Federal regulators are human, and, like everyone else, they make mistakes. The public reasonably expects that, upon discovering a significant mistake, regulators will take appropriate action to correct it.
But the Food and Drug Administration (FDA) recently chose a different course of action upon realizing that it erred when approving the labeling for a drug intended for treating only blind people. Rather than simply correcting the labeling error, the FDA blundered by issuing a second approval letter that expanded the approved use of the drug beyond treatment of blind patients.
In 2013, Vanda Pharmaceuticals sought FDA approval for tasimelteon (Hetlioz) as an orphan drug, which is a medication for a very specific group of patients who have a rare medical condition. Fewer clinical trial data are required to approve orphan drugs than are needed for other medications.
Vanda requested approval of tasimelteon specifically for treatment of individuals with a rare sleep disorder known as non-24-hour sleep-wake disorder (non-24) -- and who are totally blind, with no perception of light. The relevant clinical trials were conducted only in such individuals. Non-24 is a chronic sleep disorder that occurs when individuals are unable to synchronize their internal body clock to the 24-hour light-dark cycle.
At least 26 FDA review documents, signed by 42 agency officials prior to tasimelteon's approval, explicitly stated that Vanda was seeking approval for use in totally blind patients. According to the original approval letter issued on Jan. 31, 2014, the FDA approved tasimelteon for treatment of "Non-24-hour sleep-wake disorder in blind patients without light perception." That same day, the agency issued a press release touting the drug's approval for treatment of non-24 in "totally blind individuals."
But because of an apparent major oversight by the FDA, the description of tasimelteon's approved use in the product label did not match the one found in the original approval letter. The label omitted the phrase "in blind patients without light perception," effectively expanding tasimelteon's approval to anyone diagnosed with non-24 -- widening the pool of potential users beyond patients who are totally blind.
At some time after the initial approval, the FDA realized its mistake. However, rather than simply correcting the label, the FDA compounded its original mistake by issuing a second approval letter that stated the error was in the original approval letter -- not the drug label. The second letter modified the description of the medication's approved use to match the one found in the erroneous label.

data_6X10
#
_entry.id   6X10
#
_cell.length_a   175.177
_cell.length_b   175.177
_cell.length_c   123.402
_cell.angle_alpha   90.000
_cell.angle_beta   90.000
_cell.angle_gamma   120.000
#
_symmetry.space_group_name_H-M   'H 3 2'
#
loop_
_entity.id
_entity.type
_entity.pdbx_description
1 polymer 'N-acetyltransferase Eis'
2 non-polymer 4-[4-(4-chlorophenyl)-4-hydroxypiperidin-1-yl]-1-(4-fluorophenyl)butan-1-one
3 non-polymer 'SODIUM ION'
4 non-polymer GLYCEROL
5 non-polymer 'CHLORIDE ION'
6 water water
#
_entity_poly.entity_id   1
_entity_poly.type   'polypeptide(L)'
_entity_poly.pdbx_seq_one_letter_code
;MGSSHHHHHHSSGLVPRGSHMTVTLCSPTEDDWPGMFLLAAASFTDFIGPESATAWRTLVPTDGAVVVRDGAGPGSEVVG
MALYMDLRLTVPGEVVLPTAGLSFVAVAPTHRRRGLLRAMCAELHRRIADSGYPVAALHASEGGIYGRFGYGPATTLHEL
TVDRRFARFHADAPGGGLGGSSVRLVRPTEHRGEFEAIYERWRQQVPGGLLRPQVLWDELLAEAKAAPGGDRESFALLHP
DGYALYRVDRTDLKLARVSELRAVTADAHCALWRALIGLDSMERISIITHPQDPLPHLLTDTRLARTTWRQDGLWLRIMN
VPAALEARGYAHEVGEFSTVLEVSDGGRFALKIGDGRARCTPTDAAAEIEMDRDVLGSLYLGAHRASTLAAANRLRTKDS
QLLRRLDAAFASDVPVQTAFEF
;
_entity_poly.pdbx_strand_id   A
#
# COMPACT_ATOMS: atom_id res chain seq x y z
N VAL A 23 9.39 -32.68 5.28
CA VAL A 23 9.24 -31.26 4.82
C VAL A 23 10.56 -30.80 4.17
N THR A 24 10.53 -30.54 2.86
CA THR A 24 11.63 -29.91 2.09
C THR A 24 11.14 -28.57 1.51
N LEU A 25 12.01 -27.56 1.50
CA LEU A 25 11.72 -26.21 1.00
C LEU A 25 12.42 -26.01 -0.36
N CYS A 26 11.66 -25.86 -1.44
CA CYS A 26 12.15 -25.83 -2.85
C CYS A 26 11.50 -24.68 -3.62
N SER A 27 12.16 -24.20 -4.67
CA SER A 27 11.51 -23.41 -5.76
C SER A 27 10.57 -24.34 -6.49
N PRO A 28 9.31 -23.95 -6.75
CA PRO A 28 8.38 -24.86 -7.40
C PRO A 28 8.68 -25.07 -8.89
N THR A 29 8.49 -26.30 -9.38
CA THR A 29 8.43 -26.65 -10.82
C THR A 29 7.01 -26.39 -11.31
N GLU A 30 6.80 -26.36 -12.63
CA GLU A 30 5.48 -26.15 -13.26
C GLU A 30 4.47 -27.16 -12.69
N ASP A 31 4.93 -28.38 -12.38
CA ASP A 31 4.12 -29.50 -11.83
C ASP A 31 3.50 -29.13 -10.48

In so doing, the FDA has violated the legal standard required for drug approval. The relevant clinical trial data presented to the agency in Vanda's application did not include studies of subjects with non-24 who were not blind. Because of its failures in this matter, the FDA has allowed a potentially dangerous medication to be given to people for whom substantial evidence of the drug's safety and effectiveness is lacking.
Moreover, the exclusion of the reference to totally blind individuals in the label ultimately will facilitate off-label uses in nonblind individuals who have sleep disorders other than non-24.
On June 11, Public Citizen petitioned the agency to immediately correct the description of the approved use on the tasimelteon label to limit it to totally blind patients suffering from non-24, and then inform both patients and doctors of the change. Public Citizen also submitted a public records request seeking all documents related to the FDA's actions in this matter, including all pertinent communications with Vanda.
The FDA's retroactive decision to expand the approved use of tasimelteon to nonblind individuals, rather than simply requiring that the label be corrected, represents an unprecedented and disturbing failure on the part of the agency. It is imperative that the FDA fixes its error and explains its actions surrounding the approval of tasimelteon.